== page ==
Cultural Foundations And Interventions In Latino A Mental Health

Author: Hector Y. Adames
Publisher: Routledge
ISBN: 1317529790
Size: 32.86 MB
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Advancing work to effectively study, understand, and serve the fastest growing U.S. ethnic minority population, this volume explicitly emphasizes the racial and ethnic diversity within this heterogeneous cultural group. The focus is on the complex historical roots of contemporary Latino/as, their diversity in skin-color and physiognomy, racial identity, ethnic identity, gender differences, immigration patterns, and acculturation. The work highlights how the complexities inherent in the diverse Latino/a experience, as specified throughout the topics covered in this volume, become critical elements of culturally responsive and racially conscious mental health treatment approaches. By addressing the complexities, within-group differences, and racially heterogeneity characteristic of U.S. Latino/as, this volume makes a significant contribution to the literature related to mental health treatments and interventions.

Chicano School Failure And Success

Author: Richard R. Valencia
Publisher: Routledge
ISBN: 1136860363
Size: 12.27 MB
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The third edition of the best selling collection, Chicano School Failure and Success presents a complete and comprehensive review of the multiple and complex issues affecting Chicano students today. Richly informative and accessibly written, this edition includes completely revised and updated chapters that incorporate recent scholarship and research on the current realities of the Chicano school experience. It features four entirely new chapters on important topics such as la Chicana, two way dual language education, higher education, and gifted Chicano students. Contributors to this edition include experts in fields ranging from higher education, bilingual education, special education, gifted education, educational psychology, and anthropology. In order to capture the broad nature of Chicano school failure and success, contributors provide an in-depth look at topics as diverse as Chicano student dropout rates, the relationship between Chicano families and schools, and the impact of standards-based school reform and deficit thinking on Chicano student achievement. Committed to understanding the plight and improvement of schooling for Chicanos, this timely new edition addresses all the latest issues in Chicano education and will be a valued resource for students, educators, researchers, policy makers, and community activists alike.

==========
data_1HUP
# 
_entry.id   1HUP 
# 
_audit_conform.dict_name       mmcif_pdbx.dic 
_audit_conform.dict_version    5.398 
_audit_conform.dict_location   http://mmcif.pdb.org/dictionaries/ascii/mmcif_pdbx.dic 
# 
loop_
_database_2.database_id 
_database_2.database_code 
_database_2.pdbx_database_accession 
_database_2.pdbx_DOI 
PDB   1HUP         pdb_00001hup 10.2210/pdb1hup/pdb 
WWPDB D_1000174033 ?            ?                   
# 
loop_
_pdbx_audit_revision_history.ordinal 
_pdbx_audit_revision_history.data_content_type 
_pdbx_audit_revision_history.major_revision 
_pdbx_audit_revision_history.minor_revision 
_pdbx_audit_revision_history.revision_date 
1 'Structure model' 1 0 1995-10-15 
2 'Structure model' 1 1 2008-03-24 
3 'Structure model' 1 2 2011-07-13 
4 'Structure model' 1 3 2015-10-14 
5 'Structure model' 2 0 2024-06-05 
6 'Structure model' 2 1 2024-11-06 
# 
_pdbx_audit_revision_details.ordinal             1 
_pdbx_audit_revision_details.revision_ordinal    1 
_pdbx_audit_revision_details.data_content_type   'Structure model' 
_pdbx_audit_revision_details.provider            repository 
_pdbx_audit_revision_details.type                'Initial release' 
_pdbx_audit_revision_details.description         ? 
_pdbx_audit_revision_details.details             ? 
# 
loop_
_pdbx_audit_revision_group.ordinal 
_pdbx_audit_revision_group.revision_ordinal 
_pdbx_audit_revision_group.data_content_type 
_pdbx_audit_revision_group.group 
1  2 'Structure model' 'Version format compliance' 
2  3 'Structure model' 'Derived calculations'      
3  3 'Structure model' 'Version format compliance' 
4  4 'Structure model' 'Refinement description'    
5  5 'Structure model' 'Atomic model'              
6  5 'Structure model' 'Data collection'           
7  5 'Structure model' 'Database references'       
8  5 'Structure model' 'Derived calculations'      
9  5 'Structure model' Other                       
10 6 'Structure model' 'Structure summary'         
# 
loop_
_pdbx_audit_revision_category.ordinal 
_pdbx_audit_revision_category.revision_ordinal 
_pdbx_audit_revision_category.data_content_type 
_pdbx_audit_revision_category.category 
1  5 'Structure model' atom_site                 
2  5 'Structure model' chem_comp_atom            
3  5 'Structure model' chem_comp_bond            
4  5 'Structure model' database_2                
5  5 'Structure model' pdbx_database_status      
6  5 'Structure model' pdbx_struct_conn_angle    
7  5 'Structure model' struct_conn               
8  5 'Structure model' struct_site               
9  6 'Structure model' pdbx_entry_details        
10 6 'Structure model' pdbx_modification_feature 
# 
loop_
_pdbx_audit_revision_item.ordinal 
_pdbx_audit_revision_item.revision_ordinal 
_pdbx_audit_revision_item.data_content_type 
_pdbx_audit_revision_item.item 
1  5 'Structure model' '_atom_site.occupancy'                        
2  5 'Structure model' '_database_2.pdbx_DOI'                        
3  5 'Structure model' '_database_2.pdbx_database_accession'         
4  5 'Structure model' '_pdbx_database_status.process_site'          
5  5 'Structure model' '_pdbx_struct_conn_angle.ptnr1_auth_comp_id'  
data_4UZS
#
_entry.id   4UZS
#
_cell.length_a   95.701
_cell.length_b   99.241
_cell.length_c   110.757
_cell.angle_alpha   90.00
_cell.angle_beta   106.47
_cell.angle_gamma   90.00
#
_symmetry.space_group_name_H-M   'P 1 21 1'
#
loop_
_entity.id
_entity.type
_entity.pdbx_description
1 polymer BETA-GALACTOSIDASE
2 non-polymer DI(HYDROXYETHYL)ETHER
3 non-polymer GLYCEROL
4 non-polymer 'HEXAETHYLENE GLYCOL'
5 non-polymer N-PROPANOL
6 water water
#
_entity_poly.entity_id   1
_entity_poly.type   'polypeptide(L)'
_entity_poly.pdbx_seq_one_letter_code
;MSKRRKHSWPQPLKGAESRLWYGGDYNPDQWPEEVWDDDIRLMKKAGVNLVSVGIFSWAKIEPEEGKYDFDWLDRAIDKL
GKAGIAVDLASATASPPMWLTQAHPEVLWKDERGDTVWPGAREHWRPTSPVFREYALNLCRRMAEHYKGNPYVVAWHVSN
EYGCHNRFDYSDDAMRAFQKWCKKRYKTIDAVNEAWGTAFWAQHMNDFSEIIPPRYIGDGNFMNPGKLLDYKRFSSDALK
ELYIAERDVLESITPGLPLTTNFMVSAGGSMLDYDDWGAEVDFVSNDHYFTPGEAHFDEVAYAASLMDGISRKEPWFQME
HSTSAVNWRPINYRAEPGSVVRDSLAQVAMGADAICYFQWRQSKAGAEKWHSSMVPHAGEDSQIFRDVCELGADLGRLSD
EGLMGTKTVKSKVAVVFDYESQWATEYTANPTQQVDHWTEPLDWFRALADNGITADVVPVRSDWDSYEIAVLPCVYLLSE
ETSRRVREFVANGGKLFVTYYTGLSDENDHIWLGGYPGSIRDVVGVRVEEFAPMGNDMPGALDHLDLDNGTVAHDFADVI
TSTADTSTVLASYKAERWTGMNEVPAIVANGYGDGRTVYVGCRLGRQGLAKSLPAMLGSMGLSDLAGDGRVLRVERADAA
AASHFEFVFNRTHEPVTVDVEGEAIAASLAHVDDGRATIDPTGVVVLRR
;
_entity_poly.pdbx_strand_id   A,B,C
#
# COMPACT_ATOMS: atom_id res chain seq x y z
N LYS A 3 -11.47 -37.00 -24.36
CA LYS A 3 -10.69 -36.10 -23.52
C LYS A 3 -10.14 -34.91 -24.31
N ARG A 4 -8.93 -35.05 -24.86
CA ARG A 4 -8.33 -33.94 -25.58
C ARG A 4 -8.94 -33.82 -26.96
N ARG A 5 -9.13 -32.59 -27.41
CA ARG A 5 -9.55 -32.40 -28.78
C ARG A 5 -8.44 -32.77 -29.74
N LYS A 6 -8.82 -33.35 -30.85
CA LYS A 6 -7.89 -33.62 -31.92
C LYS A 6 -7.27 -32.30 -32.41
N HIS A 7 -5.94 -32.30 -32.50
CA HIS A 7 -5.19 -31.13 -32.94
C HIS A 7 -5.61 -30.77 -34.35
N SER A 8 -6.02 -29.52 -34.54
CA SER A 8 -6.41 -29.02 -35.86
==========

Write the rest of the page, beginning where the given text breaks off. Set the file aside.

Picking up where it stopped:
Applied Critical Leadership In Education

Author: Lorri J. Santamaría
Publisher: Routledge
ISBN: 1136737871
Size: 18.84 MB